Taking Over the Trams

The Brisbane Courier Tuesday 19 October 1920 p. 6.


Mr. J. S. Badger (managing director of the Brisbane Tramways Co., Ltd. ), who returned to Brisbane on Saturday evening, after an absence of ten months in America, has been much, improved in health by his trip, and in an interview with a "Courier" representative yesterday he said he felt that he was a good advertisement for what the Southern Californian climate could do for a man He spent all his time at Monrovia, just outside Los Angeles, raising oranges and lemons, and motoring; on the excellent Californian roads.

Mr Badger said he had returned in connection with the company's business, more especially in reference to the trans-fer of the tramways to the Government. He did not intend to take an active part in the management of the trams while he was here, as everything was running satisfactorily. All he would say was that he was hore to watch the company's interests in the matter of the transfer, and the period of his stay in Brisbane would depend on the time the negotiations occupied.

Regarding affairs in the United States Mr Badger saidd that the internal market conditions were fairly satisfactory although things had not yet entirely settled down. Labour was generally very highly paid and as an example he instanced carpenters earning from 8 to 10 dollars (£2) per day of 8 hours and plumbers and other skilled tradesmen getting as high as 12 dollars a dav Prices as a rule, were also high —being generally higher than in Australia—but the general tendency now was towards a reduction. Business was flourishing, and the people generally seemed to have plenty of money, and they spent it pretty liberally. A great proportion of the people in California had motor cars. In fact it was estimated that there was a motor car to every five men, women, and children. Most tradesmen working on jobs went to their work in motor cars.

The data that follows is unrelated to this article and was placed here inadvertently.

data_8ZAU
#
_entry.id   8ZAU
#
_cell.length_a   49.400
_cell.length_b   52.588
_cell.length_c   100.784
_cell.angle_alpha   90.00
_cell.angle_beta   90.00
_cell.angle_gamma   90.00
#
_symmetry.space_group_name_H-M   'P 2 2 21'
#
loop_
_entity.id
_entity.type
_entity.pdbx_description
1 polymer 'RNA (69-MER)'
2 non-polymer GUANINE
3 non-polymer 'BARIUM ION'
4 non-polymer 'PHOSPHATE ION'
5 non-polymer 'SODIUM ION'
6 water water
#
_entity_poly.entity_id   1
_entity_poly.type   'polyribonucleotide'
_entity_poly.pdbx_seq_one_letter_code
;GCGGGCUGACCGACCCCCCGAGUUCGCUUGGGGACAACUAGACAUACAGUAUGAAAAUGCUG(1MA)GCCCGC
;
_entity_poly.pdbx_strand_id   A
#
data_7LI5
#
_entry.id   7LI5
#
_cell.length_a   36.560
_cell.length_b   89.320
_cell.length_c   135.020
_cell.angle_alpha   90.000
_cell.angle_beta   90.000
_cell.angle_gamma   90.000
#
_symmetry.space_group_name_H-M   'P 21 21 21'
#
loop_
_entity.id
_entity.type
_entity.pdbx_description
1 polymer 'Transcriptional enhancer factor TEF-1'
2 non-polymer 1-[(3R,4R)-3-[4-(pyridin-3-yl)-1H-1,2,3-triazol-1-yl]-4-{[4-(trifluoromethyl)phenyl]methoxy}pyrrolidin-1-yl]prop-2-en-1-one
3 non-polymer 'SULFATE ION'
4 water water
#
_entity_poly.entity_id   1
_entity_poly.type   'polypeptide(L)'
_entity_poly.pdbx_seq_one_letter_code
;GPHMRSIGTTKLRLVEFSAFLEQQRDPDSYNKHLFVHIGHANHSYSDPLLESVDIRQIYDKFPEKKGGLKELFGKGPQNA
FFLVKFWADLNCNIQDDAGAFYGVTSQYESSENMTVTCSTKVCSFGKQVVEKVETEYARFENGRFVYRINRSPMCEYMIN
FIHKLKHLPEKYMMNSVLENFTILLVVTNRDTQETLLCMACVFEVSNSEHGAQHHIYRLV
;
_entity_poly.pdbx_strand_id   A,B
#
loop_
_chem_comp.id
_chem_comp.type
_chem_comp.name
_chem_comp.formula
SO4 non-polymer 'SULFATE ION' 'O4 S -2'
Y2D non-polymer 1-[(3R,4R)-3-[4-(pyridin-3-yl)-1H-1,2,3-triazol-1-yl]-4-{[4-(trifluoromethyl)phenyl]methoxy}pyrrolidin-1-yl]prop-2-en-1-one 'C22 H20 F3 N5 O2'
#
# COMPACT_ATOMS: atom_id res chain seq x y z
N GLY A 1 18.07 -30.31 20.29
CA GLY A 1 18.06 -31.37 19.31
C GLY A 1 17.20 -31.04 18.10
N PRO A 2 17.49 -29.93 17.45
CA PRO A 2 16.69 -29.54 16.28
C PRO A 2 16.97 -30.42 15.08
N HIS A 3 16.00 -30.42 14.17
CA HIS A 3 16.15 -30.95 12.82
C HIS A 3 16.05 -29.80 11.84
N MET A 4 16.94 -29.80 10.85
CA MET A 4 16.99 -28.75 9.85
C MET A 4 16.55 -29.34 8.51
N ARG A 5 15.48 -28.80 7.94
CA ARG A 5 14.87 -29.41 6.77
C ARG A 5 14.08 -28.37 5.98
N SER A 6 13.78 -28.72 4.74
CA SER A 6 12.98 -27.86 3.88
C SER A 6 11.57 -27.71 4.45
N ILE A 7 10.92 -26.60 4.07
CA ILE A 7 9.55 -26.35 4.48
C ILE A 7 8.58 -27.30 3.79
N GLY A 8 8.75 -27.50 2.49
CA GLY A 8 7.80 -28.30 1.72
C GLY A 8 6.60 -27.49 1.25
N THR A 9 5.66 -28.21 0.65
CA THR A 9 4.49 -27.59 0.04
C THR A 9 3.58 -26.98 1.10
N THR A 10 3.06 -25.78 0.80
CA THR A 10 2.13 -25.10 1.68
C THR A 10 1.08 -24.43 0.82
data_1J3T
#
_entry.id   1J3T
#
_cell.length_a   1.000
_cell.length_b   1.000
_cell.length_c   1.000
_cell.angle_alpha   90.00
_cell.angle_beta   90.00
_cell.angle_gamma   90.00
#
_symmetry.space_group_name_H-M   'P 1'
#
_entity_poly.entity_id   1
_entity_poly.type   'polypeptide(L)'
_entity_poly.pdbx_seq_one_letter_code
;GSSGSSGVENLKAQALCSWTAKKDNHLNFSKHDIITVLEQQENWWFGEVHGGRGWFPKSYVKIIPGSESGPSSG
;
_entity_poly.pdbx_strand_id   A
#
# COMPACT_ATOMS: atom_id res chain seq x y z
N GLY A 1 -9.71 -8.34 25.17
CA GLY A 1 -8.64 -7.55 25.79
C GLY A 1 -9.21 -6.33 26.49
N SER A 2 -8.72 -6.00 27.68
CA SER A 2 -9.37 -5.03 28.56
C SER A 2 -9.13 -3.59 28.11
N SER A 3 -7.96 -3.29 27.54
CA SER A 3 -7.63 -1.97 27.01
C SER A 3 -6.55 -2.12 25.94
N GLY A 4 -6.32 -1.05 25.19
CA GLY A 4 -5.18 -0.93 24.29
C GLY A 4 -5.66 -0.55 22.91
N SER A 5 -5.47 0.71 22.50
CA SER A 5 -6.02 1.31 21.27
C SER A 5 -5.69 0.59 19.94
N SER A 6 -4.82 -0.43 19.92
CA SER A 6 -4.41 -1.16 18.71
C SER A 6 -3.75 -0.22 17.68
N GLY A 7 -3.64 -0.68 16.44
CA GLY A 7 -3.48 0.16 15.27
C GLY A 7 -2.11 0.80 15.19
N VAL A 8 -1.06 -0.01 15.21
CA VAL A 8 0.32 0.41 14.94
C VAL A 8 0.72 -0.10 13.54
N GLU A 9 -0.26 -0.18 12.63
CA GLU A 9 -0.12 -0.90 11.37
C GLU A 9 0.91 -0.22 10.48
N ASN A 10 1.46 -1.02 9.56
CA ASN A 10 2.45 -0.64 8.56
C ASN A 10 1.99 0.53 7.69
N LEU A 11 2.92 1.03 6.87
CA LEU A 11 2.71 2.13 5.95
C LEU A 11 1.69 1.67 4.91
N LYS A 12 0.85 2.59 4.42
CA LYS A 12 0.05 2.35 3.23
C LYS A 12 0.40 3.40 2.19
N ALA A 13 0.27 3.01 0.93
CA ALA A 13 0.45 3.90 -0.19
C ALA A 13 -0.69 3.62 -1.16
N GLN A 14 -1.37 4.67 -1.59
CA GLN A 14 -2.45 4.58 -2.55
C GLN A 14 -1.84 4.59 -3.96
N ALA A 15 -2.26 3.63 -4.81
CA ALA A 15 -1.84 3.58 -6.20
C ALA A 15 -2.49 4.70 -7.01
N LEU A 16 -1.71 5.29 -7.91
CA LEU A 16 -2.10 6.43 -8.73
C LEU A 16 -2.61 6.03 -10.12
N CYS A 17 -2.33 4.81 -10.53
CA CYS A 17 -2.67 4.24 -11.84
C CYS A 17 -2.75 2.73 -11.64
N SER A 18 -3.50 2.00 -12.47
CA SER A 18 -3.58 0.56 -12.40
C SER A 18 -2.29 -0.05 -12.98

In connection with the Japanese problem Mr Badger explained that the Japanese were not objected to as labourers, but as land owners, and it was to this very goal that the Japanese aspired. As adult Japanese could not become naturalised and therefore could not legally hold land, the difficulty was got over by placing a block of land in the name of the child which, being born in United States, was an American citizen.

The condition of the roads in California was enthusiastically referred to by Mr. Badger. California especially he said, had a magnificent system of highways. A variety of road formations was used, including concrete, and concrete with a surfacing of a tar composition while others were somewhat similar to tarred macadam treated with a residual obtained after the refining of the crude oil. Most of the States were doing a great deal towards making good roads and as a result a great increase in transport by motor trucks was noticeable. Road transport companies had sprung up and trips were now made between towns with the regularity of railway trains. The motor truck and tractor business was a tremendous thing at present, and machinery was being used more and more on the farms. In a like manner numerous labour saving devices were being instituted in the households. These included dish-washers, electric washers, ironers, cookers, &c., and automatic stoves. In the case of the latter a housewife could leave her home and adjust a thermostat and clock on the cooker to cook for a certain estimated time at a certain heat, and when she returned the meal would be ready for serving.

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